It looks like our favorite, famous wolf and his mate may have new pups. This is exciting news!
Famous gray wolf in Oregon may have more puppies
By Shelby Sebens
PORTLAND, Ore. (Reuters) – A gray wolf who signaled the comeback of his species in Oregon and California might be welcoming some new pups to his pack, wildlife biologists said on Wednesday.
The wolf, known as OR-7 because he was the seventh of his species ever collared in Oregon with a tracking device, is showing signs he may have more offspring after siring three pups last year, two of which officials know to have survived.
“We think they’re denning again. Just the behavior we’re seeing,” said John Stephenson, wolf coordinator for the U.S. Fish and Wildlife Services in Oregon. “OR-7 is returning to a same area repeatedly.”
This Article Was Posted April 4, 2010
by Zev Yaroslavsky, Los Angeles County Supervisor, 1994-2014
Spill, baby, spill If you’re of a certain age, like me, you can still remember the horrifying scenes that unfolded for weeks along the Santa Barbara shoreline—the oil-drenched birds, the blackened sands, the hundreds of crews in rain slickers battling vainly against the advancing ooze.
Now, 40 years later, here we are again. Our nation’s coast is about to be assaulted once more by the failure of an offshore drilling rig, triggering the same kind of man-made mayhem that hit Santa Barbara in 1969 and that led to a series of landmark laws aimed at protecting our natural environment.
I know that four decades is a long time to hold something vividly in our memories. There is a natural tendency to forget, in the absence of catastrophe, the monumental consequences that…
Strained relations between Norway and Russia in the Arctic region have in recent months produced a series of territorial and environmental disputes.
Though this has mainly expressed itself in conflicting claims over fishing rights, both countries are vying to control oil and gas extraction and transportation rights in the still largely pristine Arctic Ocean.
The Arctic region is estimated to contain 40 billion barrels of oil and as much as a quarter of the world’s natural gas reserves.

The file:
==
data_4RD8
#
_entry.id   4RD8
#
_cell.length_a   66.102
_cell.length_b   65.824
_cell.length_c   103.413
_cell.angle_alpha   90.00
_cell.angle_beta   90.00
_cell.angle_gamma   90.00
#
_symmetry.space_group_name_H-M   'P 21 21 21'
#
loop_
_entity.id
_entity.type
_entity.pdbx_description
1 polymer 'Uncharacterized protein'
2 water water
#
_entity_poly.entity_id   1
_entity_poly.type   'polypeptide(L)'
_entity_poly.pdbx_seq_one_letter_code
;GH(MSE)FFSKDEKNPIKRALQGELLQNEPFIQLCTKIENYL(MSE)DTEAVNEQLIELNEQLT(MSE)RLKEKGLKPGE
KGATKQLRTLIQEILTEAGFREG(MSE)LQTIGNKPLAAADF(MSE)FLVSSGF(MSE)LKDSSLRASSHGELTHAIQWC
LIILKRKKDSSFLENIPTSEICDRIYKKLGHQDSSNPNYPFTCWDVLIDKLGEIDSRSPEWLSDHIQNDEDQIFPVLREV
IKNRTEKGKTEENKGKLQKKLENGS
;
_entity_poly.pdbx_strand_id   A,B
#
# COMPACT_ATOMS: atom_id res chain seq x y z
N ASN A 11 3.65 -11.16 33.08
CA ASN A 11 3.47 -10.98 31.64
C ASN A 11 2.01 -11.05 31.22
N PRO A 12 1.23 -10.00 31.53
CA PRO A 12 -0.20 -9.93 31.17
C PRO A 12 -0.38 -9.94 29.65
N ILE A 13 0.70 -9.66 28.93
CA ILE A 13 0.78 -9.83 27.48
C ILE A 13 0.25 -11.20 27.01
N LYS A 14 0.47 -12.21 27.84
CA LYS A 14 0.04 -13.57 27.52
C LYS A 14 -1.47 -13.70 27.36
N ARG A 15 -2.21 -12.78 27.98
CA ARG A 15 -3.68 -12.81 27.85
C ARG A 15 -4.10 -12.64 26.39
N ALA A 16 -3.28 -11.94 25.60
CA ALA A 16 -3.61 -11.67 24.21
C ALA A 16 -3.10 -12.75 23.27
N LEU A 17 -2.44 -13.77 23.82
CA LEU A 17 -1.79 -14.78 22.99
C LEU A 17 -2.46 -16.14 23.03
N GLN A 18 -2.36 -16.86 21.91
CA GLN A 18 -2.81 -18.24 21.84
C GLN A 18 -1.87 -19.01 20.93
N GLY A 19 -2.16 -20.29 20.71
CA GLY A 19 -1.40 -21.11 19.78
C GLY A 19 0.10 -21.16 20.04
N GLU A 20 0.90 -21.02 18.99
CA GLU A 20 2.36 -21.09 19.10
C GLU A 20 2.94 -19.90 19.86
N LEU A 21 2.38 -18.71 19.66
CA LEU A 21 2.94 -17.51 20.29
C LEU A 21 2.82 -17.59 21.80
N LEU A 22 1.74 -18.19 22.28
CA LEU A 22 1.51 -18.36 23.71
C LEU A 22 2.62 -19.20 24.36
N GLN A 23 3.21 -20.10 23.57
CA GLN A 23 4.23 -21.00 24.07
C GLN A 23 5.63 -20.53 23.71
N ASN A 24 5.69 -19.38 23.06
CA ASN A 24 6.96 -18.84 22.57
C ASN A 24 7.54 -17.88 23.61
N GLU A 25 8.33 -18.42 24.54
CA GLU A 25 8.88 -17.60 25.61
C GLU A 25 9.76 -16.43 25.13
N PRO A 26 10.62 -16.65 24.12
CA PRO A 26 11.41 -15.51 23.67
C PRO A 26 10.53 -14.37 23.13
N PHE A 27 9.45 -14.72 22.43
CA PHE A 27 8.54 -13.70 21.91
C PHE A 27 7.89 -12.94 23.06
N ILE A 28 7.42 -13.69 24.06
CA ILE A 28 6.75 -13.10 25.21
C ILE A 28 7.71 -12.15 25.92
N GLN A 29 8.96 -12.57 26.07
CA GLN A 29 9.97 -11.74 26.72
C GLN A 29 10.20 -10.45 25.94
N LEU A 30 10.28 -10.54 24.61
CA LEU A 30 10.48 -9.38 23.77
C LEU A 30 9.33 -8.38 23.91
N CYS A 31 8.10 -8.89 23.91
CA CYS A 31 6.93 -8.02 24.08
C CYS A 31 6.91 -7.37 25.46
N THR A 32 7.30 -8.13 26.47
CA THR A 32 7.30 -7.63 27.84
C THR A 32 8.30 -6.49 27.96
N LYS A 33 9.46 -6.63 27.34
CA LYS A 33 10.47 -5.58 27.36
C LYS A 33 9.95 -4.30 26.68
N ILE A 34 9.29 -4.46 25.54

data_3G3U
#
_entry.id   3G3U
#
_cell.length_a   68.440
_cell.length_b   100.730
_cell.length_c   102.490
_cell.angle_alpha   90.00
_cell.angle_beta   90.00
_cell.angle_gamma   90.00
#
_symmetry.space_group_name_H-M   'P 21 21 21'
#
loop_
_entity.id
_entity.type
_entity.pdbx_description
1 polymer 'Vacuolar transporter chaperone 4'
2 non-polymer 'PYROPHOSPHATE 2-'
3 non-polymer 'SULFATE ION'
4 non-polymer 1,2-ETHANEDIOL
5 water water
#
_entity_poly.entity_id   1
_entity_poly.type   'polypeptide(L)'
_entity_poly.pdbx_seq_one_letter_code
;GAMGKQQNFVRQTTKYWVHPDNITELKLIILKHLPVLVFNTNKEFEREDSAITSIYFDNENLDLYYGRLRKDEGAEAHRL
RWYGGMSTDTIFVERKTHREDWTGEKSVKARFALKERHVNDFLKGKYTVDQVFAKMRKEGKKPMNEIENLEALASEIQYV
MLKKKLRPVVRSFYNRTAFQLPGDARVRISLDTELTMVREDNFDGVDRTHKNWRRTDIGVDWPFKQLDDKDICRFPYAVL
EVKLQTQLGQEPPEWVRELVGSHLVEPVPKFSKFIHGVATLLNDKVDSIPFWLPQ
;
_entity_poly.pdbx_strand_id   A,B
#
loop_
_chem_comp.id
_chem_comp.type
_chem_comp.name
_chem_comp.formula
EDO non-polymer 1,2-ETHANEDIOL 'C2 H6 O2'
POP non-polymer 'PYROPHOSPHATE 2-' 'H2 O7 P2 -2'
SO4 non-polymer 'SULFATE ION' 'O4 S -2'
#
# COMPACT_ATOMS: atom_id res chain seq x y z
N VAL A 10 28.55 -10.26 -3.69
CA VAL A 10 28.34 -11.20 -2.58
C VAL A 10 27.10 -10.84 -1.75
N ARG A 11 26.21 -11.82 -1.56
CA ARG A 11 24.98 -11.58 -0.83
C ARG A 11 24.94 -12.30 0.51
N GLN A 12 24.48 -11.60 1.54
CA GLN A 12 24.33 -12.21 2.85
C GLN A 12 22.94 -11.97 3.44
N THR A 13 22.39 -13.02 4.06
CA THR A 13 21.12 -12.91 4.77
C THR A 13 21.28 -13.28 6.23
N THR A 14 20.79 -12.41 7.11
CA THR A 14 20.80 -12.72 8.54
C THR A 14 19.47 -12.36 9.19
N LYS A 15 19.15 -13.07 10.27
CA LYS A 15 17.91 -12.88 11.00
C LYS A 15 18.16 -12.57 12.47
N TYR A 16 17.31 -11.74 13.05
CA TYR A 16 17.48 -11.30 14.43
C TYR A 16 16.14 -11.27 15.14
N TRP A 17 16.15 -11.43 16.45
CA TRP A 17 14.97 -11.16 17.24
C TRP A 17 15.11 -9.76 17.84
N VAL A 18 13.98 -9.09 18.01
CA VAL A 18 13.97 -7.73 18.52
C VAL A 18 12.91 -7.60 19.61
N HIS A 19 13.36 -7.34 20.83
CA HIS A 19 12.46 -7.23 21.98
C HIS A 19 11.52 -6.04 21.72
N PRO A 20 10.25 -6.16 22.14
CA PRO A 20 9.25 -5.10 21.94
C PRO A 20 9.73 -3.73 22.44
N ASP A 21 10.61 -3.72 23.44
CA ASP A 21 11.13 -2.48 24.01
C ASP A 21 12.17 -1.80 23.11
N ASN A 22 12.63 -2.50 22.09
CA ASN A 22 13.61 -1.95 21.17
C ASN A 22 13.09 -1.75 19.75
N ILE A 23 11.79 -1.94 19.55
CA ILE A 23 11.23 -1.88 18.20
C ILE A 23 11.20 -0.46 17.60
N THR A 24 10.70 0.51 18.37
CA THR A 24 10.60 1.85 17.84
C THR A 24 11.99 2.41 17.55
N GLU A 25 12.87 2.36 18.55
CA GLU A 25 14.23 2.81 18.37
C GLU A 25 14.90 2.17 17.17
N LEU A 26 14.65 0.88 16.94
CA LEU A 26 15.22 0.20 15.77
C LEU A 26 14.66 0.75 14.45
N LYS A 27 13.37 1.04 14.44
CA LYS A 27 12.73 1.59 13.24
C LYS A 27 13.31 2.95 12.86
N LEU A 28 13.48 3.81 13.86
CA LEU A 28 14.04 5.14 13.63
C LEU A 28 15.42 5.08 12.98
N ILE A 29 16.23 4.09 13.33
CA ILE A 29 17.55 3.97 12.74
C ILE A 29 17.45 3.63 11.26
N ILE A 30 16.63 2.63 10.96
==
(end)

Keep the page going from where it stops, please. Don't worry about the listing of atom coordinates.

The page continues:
Due to the extreme environmental conditions, polar drilling has been considered largely uneconomical until recently.
However, Arctic reserves are now being considered more seriously as other oil and gas fields become exhausted.
Originally posted on earthwhispererconservation: “There is a long list of reasons why drilling in the Arctic is a bad idea. The focus should be on renewable energy, in this time of climate change…” Annie Leonard, Executive director, Greenpeace Photo’ by…
Researchers at Harris Vaccines in Ames, Iowa said they have developed a vaccine to fight the avian flu, also known as the bird flu.
“We started about three weeks ago and we already have the vaccine prepared. It’s going to be evaluated at the National Veterinary Services Laboratory here in Ames, and quite possibly at the Southeast Poultry Research Lab in Georgia,” said Dr. Hank Harris, the vaccine creator.
The government still needs to test the vaccine to make sure it is safe. That process could take up to six or eight weeks.
“I would definitely think about using the vaccine,” said Ronald Beck, co-owner of PND Poultry Farm in Ophiem, Illinois. “If it protects the chickens and keeps me in business and it was cost-effective, it would definitely be well worth it.”
There haven’t been any cases of the bird flu reported in Illinois yet, but…
Activists Will Urge Gov. Martinez to Reverse Game Commission Stance, Grant Reintroduction Permit to Ted Turner’s Ladder Ranch
SANTA FE, N.M.— Wildlife supporters, including local activists from the Center for Biological Diversity, Sierra Club, Defenders of Wildlife, New Mexico Wilderness Alliance, Animal Protection of New Mexico and WildEarth Guardians, will rally tomorrow, Tuesday, at noon at the state capitol to ask Gov. Susana Martinez to allow Ted Turner’s Ladder Ranch in Sierra County to continue housing Mexican gray wolves as part of the reintroduction of these endangered animals. Earlier this month, the state game commission denied the ranch’s permit request, ending the facility’s 17 years of Mexican wolf conservation work. From Center For Biological Diversity For Immediate Release, May 18, 2015
Originally posted on earthwhispererconservation: A Call To the Pacific Northwest To Save the Arctic and the Climate https://shellno.org/ Photo’s by Arley Fosburgh Taken at sHellNo Kayak Flotilla #PaddleInSeattle on Saturday, May 16
[…because of old growth logging. This is reminiscent of killing cormorants because they eat salmon and other fish. This policy of kill to “save” is part of an ongoing backside to the same 1800s mentality that caused many of these situations in the first place.]
… It’s a conundrum that scientists and managers are likely to face again and again. “We have many, many species that have changed their historic range, and we’re going to see many, many more with climate change,” says Sallinger.
“If humans caused the problem, I think we’re responsible,” Bown says. “And we need to at least see if there’s something we can do.”
Not everyone agrees. “Now we want to further interfere with nature by killing barred owls by the thousands in order to fix an ecological problem that we likely caused,” says Michael Harris, a lawyer with the animal rights group Friends of Animals. The organization has sued to stop the barred owl removal experiment, arguing that it is counter to the intent of the Migratory Bird Treaty Act, which protects both barred and spotted owls.
“We really can’t just keep interfering,” Harris says. “At some point, then we don’t have anything that’s wild.”
Since fall 2013, 130 barred owls have been shot in the California study site, and the removal of barred owls is slated to begin in Oregon and Washington this fall….